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(Teacher Lesson Plan)

Tracking Sunspots (grades 5-8)

Time: 5 to 10 minutes per day for five days

Introduction:  In this activity, we will make observations similar to those of Bernedetto Castelli and Galileo Galilei but instead of projecting an image of the Sun onto paper, we will use photos from Big Bear Solar Observatory (http://www.bbso.njit.edu).

Objective:   to observe sunspots and make inferences about solar rotation.  Students will study images of the sun for five days (with the archived data, you could do this for a maximum of ten days), looking for day-to-day changes of sunspot position on the disk of the sun.  This exercise may be performed by the whole class or, if you wish, students can work in small groups or pairs.  Charting is done by marking the position of the sunspots on a piece of transparency material which will overlay the image of the Sun.

Materials:

A minimum of 6 pieces of transparency material (there are 10 images provided in the archive, so a maximum of 11 pieces of transparency material), five for the white light images and 1 for charting,

Internet access, to download the images provided on this web page   or, download an image per day from the Big Bear Solar Observatory ( http://www.bbso.njit.edu/cgi-bin/LatestImages ). Be aware though, there may be days with no data, since the Big Bear Observatory is subject to Earth's weather.

A grease pencil or transparency marker,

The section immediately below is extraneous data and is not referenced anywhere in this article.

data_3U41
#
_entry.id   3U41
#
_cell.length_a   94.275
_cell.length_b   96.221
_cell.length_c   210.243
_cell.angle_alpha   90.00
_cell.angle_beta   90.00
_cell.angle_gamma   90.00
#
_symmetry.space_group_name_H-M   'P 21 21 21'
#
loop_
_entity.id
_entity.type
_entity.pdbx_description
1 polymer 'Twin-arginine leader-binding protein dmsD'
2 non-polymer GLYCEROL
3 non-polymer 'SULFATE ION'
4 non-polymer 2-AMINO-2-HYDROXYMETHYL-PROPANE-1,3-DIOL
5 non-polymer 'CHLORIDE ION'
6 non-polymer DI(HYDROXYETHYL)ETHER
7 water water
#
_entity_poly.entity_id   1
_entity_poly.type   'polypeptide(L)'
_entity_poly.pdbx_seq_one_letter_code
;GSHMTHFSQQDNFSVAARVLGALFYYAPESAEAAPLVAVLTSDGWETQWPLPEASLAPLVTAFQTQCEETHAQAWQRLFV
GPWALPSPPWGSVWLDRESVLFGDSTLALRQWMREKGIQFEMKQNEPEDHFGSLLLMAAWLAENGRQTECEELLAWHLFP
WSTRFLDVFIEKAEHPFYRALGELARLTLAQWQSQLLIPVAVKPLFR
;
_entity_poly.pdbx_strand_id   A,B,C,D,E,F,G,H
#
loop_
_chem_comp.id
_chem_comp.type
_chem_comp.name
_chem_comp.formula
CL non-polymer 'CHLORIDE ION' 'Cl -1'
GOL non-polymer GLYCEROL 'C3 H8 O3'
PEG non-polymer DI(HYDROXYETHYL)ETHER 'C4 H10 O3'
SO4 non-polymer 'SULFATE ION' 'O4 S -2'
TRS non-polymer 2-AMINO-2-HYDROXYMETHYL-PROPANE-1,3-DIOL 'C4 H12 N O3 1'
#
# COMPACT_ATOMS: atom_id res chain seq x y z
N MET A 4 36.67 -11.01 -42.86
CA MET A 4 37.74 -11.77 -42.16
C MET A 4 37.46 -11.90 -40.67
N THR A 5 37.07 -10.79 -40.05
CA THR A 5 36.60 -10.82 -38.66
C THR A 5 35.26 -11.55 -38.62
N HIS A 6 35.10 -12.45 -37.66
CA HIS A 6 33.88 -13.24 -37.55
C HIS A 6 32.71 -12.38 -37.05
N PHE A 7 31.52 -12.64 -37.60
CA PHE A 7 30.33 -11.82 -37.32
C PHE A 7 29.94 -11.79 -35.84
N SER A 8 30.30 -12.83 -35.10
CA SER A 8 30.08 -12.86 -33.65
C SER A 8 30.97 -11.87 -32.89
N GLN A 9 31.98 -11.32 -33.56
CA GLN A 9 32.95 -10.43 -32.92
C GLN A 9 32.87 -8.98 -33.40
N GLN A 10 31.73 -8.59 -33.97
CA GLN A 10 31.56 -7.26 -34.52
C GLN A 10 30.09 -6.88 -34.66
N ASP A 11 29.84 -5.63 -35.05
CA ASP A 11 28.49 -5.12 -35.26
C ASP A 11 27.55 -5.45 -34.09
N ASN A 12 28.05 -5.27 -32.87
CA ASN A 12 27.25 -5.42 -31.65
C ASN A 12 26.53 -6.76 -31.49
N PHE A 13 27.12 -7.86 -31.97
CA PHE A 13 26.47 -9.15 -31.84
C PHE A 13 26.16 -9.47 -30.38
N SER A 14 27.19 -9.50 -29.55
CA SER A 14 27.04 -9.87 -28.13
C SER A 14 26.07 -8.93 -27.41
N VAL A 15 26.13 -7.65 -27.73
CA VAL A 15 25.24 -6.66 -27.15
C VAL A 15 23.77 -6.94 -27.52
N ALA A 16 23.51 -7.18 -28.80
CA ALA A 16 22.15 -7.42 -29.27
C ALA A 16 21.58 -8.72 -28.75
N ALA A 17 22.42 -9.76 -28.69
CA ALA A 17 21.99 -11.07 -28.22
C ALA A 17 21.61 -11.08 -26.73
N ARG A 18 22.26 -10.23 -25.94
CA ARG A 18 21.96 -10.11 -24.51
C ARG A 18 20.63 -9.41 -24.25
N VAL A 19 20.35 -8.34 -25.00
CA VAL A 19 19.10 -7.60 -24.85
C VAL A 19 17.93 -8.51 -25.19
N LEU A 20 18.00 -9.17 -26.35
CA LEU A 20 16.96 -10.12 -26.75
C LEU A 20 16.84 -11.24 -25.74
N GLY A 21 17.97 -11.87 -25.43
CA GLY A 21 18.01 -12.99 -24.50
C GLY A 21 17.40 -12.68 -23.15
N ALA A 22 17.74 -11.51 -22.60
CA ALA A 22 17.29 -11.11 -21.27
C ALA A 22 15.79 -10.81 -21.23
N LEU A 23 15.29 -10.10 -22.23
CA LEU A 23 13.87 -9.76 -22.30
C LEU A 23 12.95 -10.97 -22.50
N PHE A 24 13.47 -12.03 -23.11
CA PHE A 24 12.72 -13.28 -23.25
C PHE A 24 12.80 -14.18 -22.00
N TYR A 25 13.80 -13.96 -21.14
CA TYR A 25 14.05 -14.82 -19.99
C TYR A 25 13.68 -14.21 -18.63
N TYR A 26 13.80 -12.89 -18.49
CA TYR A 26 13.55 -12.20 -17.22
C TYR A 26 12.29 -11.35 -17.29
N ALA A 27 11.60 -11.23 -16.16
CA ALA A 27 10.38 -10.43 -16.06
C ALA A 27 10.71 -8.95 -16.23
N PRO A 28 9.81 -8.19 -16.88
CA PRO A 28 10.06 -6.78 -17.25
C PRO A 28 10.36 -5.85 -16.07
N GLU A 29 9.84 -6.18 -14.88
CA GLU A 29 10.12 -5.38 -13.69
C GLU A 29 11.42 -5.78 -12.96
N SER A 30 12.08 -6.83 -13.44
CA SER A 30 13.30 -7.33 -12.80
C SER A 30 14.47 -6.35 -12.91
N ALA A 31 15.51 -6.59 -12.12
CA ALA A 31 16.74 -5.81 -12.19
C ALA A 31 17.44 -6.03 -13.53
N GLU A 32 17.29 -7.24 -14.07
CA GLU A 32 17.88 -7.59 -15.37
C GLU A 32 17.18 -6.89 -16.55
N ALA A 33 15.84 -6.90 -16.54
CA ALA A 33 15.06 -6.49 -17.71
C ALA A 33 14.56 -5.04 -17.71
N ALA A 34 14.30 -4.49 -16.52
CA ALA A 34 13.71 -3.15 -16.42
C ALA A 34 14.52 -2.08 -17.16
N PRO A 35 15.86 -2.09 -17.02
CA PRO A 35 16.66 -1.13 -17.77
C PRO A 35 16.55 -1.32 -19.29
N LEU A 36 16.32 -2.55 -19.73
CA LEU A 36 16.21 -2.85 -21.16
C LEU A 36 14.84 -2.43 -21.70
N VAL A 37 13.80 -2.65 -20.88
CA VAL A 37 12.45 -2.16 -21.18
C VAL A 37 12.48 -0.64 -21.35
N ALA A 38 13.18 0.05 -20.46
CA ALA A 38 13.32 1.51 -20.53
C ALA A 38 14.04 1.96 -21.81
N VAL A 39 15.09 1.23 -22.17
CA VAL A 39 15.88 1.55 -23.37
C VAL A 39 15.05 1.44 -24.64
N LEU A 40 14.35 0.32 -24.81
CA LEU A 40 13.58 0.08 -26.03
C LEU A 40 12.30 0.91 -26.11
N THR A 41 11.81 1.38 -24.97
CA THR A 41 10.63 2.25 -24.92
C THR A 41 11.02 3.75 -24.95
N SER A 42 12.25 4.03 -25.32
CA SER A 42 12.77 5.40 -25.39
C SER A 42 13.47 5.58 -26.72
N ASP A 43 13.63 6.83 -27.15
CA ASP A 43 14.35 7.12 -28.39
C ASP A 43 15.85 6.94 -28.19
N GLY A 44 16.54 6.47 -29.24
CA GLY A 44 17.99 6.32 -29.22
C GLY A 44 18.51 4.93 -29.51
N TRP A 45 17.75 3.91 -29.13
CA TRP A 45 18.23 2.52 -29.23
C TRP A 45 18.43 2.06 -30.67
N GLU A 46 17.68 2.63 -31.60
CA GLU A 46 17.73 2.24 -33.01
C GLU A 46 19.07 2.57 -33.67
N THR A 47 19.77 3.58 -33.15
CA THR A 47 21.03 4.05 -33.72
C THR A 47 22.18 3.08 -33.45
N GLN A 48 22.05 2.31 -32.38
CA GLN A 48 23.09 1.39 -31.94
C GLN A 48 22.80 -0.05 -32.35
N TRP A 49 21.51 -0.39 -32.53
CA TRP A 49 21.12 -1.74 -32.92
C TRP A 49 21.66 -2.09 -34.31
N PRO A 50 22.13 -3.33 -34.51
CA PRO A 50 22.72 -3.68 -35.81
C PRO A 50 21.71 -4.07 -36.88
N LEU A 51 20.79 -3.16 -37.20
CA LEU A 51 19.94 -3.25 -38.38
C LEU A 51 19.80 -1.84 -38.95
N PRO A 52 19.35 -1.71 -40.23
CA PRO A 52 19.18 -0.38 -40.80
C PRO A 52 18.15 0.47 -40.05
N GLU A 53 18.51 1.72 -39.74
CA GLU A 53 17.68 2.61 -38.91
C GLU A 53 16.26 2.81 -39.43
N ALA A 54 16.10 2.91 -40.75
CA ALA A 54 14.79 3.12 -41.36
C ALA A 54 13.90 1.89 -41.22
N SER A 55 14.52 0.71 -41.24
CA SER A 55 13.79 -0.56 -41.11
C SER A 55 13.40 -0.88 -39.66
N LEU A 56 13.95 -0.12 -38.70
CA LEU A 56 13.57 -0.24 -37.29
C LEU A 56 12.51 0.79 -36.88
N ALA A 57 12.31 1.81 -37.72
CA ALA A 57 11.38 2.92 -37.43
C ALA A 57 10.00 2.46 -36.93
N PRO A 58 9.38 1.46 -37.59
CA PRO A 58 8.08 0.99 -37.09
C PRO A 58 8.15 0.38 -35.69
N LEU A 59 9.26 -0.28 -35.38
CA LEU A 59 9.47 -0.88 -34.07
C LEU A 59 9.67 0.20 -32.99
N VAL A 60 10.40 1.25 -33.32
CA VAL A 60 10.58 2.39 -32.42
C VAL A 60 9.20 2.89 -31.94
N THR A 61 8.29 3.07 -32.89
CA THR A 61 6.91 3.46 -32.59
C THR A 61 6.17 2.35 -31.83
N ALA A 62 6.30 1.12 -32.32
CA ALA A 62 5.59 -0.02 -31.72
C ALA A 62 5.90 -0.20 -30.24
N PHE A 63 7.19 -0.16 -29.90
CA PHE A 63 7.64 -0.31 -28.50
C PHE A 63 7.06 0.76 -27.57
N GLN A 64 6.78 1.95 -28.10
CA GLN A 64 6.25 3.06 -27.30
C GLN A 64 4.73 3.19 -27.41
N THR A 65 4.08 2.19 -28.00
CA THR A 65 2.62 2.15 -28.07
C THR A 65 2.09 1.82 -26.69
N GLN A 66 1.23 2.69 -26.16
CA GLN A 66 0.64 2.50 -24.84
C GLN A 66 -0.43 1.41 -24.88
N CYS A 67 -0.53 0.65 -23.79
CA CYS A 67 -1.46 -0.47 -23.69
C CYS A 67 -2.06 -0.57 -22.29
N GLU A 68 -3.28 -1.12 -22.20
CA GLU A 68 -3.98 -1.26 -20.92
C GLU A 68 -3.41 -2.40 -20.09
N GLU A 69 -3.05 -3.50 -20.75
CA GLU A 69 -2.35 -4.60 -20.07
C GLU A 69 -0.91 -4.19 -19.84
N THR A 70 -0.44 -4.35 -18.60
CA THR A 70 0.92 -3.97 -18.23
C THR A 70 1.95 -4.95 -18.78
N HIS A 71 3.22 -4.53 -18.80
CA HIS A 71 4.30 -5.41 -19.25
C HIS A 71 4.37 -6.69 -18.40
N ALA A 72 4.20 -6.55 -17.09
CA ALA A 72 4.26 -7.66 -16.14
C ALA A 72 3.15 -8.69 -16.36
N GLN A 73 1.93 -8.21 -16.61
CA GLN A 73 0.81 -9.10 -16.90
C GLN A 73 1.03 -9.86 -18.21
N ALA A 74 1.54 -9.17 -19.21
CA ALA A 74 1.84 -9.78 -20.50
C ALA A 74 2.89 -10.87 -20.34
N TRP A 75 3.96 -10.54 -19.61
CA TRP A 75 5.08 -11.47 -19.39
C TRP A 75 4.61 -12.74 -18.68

Student worksheet.

Procedure:

  1. Print each of the solar images. You can print directly onto transparency material or, load transparency material into the copy machine and copy the paper printouts.  (If students are performing this activity themselves, paper copies are fine.)
  2. Cover the image with a piece transparency material. Mark the sunspots "A1", "B1", "C1", and so on. For later alignment, you might also want to trace the outer edge of the Sun (called the limb) and the orientation box (North, South, East, West) in the upper left corner of the solar image.
  3. Ask students to write on their activity sheets the letter of the sunspots they've observed.
  4. Repeat this procedure each day for at least five days. Label old sunspots with their original letter plus a number which corresponds to the day of your observations (i.e., 2-5).  You should see sunspots changing their position, perhaps growing, splitting apart, and disappearing. 
  5. Ask students to answer the questions on the student worksheet.
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Last Updated: January 03, 2007